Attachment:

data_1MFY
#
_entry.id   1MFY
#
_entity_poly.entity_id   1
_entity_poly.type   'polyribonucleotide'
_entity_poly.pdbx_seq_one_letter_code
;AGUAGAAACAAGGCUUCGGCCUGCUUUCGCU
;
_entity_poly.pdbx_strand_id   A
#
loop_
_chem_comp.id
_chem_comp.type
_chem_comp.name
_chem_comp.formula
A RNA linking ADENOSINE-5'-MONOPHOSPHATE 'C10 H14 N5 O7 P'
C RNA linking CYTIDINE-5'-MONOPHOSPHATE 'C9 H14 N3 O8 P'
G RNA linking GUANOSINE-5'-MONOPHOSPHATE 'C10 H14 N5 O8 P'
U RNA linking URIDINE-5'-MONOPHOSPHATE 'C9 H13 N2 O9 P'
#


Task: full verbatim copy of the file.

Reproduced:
data_1MFY
#
_entry.id   1MFY
#
_entity_poly.entity_id   1
_entity_poly.type   'polyribonucleotide'
_entity_poly.pdbx_seq_one_letter_code
;AGUAGAAACAAGGCUUCGGCCUGCUUUCGCU
;
_entity_poly.pdbx_strand_id   A
#
loop_
_chem_comp.id
_chem_comp.type
_chem_comp.name
_chem_comp.formula
A RNA linking ADENOSINE-5'-MONOPHOSPHATE 'C10 H14 N5 O7 P'
C RNA linking CYTIDINE-5'-MONOPHOSPHATE 'C9 H14 N3 O8 P'
G RNA linking GUANOSINE-5'-MONOPHOSPHATE 'C10 H14 N5 O8 P'
U RNA linking URIDINE-5'-MONOPHOSPHATE 'C9 H13 N2 O9 P'
#